Wednesday, April 27, 2011

The sexploitation of men on public transportation reveals gender hypocrisy

I don't know who Dan Juan is, not even if that's his real name or just a clever play on "Don Juan," but his recent on-line column in the Yahoo! UK & Ireland Lifestyle section was very frank and courageous in its admissions.
Women riding the London subway system have been taking photos of their travelling male counterparts that they consider hunky and posting them on a "sexy Tube" website for other rapacious females (or male homosexuals) to ogle over. Here's the catch: the men in question have no idea they're being shot. The photos on Tubecrush are all of guys whose privacy and right to be anonymous have been violated, as Juan points out.
As it's only men who are being secretly photographed, Juan alleges that it's sexist. I agree. Can you imagine a website on which women's photos were posted without their consent and treating their images as mere fodder for silly, lustful, and/or dirty minds? The howls of outrage from the so-called fairer sex would be eardrum-splitting. So why should we guys accept the same treatment?
Juan writes: "It's brazen objectification of men, with photos accompanied by demeaning innuendos like, 'this guy has a package that won't fit in a normal letterbox.'" Again, just imagine a man writing in a thread underneath a picture of a woman whose right to privacy has just been gang-raped: "Oh, I could smother myself in those jugs!"
One of the replies to Juan's objections, I thought, nailed the bewildering difference in attitude that has made Tubecrush so successful: "[M]ost of the men in TV and magazine adverts are also impossibly good looking—the difference is men aren't allowed to moan and complain about it without being ridiculed and told to grow a pair, whereas a woman has carte blanche to complain all she wants."
It's been obvious to me for years now that most men are willing to be bullied by feminism-crazed (note: I didn't say all) women, swallowing their pride and conforming to all their expectations simply in the hope of "getting some."
Let's face facts: many guys are just plain stupid, mindless sheep to molded and manipulated as desired. They are ruled by their crotches, not their craniums, and couldn't care less about being treated like a poor man's Adonis.
Even worse, Dan Juan and I might just qualify as "poofs" (or the plural of that repugnant "f"-word) due to our objections to this rank sexualization of our gender. To which I would reply, "So, it would be alright if you found yourselves the object of adoration on a gay version of this website?" The sound of their backtracking would sound positively cartoonish.
Gay, bi or straight, no-one has the right to be doing this, to either gender. Even if you classified this as porn and subjected the site to the same regulations (namely, pay-per-view), you would still have the right-to-privacy issue. But Juan doesn't care about the sexuality of the photographer by acknowledging that not only women are enjoying Tubecrush.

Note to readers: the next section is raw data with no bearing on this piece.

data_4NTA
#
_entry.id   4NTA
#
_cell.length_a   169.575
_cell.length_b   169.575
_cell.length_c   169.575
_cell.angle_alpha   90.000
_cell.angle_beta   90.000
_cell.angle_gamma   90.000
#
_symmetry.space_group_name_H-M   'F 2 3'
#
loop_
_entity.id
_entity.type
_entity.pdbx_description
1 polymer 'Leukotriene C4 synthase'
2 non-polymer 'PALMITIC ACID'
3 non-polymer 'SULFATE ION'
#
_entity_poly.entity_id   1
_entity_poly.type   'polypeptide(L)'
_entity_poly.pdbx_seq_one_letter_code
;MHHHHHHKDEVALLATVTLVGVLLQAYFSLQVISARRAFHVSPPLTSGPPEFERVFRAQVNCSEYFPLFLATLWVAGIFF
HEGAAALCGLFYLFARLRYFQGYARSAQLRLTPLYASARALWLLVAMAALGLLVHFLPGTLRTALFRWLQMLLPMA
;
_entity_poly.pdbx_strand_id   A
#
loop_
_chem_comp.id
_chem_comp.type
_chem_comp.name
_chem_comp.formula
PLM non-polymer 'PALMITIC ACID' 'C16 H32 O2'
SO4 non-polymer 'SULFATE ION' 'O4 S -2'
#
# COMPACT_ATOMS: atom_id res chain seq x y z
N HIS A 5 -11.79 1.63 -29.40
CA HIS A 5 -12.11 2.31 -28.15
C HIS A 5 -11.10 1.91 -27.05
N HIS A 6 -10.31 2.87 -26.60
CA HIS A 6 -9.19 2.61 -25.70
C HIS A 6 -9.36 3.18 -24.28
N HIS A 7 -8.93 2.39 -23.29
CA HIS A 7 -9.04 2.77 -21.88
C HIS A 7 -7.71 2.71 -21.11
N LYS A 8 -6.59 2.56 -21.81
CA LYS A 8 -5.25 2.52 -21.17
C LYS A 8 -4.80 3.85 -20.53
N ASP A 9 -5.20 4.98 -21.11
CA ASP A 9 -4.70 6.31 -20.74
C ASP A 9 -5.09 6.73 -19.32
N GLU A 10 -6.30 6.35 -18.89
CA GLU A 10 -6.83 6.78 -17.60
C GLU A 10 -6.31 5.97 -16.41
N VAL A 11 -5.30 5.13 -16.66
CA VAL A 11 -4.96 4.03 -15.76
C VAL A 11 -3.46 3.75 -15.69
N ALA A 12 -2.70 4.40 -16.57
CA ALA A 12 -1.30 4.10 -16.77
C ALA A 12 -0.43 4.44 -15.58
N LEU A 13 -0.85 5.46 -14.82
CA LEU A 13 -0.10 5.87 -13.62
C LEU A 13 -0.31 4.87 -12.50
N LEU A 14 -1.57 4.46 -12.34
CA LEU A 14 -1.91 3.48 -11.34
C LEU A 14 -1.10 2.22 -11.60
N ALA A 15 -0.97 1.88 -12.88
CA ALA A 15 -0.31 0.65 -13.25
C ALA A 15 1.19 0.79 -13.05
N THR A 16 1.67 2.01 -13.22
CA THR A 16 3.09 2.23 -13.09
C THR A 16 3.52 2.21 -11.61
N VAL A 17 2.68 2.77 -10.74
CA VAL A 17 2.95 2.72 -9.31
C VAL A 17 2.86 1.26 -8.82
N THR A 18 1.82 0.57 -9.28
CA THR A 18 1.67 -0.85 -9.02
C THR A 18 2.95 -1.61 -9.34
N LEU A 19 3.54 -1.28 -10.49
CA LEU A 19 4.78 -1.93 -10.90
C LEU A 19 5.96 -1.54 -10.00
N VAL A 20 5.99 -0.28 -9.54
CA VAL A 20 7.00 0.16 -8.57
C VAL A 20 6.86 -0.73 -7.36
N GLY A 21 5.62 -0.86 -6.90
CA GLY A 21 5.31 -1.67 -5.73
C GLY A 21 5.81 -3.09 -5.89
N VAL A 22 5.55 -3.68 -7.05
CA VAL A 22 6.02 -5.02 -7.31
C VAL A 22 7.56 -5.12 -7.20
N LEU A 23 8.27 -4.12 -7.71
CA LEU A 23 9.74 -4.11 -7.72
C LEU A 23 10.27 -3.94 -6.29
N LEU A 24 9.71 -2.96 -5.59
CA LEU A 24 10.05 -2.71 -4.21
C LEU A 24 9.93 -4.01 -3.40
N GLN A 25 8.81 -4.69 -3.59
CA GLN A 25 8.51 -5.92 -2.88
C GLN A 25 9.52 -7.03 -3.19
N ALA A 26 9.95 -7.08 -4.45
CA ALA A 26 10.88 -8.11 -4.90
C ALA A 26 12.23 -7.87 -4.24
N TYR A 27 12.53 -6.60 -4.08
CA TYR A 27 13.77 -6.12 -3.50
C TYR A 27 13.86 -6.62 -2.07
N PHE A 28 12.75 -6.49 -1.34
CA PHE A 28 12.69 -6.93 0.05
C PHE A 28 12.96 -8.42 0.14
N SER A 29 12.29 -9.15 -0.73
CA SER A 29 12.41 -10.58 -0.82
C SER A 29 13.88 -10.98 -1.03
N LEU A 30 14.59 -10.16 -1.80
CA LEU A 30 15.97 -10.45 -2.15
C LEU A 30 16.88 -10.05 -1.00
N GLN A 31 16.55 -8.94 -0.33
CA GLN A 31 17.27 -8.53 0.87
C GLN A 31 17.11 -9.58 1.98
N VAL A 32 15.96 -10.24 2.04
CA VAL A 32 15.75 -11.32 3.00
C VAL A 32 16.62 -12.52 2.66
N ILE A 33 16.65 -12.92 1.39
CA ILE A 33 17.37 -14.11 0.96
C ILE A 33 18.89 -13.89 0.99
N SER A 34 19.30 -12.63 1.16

Now here's where you think Juan might have just stepped in the doggie-doo of hypocrisy. He dressed up to the nines one day in the hope of soliciting Tubecrush-worthy attention. Here's what he wrote after the experiment: "I logged on to Tubecrush, eager to see how I looked. Nothing. Not a single one of those girls or possible gay men had taken my photo on the tube. Or if they had, I had been rejected by the website's elitist proprietors for being deemed lower than a 6 out of 10 (this is the site's attractiveness cut-off point)."
Poor Dan Juan. He's not being hypocritical; he just gave in to human nature. Other men are no doubt looking for and not finding themselves on Tubecrush. It has to be, as Juan would say, a "crushing" experience. Honestly, if you want to encourage a man to cease his personal grooming habits and exercise routine because he thinks it's obviously doing him no good, a phenomenon like Tubecrush is the way to go about it.
What Juan writes next is heartbreaking: "Some Tube crushes are actually photographed while sitting right beside other men, who are completely ignored! Imagine being one of those poor sods. Seeing half of your face cropped out in the corner, unacknowledged." He's right: How demeaning and sexist can this possibly get?
It used to be, in the days of yore, you might hop onto the subway looking smart and dashing and imagine that someone, or perhaps several people, were secretly admiring you. It was fun to imagine and even if you had no concrete evidence to back up your flight of fancy, it helped to boost your confidence. You liked what your mind was telling you. Now you've got the proof that your fantasy was just that—a fantasy. No-one cares about you. Just go home. You're in the way of someone I want to take a photo of.
Dan Juan, I can't say I ever previously thought too much about this issue, but I can imagine what it's like to feel your pain. Thankfully, I hardly ever take the London subway system anymore and I certainly have no reason now to reconsider it.


goddessdivine said...

This is obsession with handheld gadgets gone bad. Do people have nothing better to do than snap photos of random people and create superficial fodder? Good grief.

I also find myself feeling a bit sad for the pictorially sliced. I'd feel like a loser.

Nightdragon said...

I feel sad for them too -- it's not right, you can't do that to people.

And what's so sexy about random people? Remember the good ol' days when getting to know someone was the best thing about a sexual relationship? Where the best fun to be had was forging a bond? Now we're fantacizing over Mr. Anonymous. Urgh.

The Atomic Mom said...

This is what I fear with camera phones and the never ending pluged in life we all seem to lead. Although we do not have a cell phone, which shockes most people.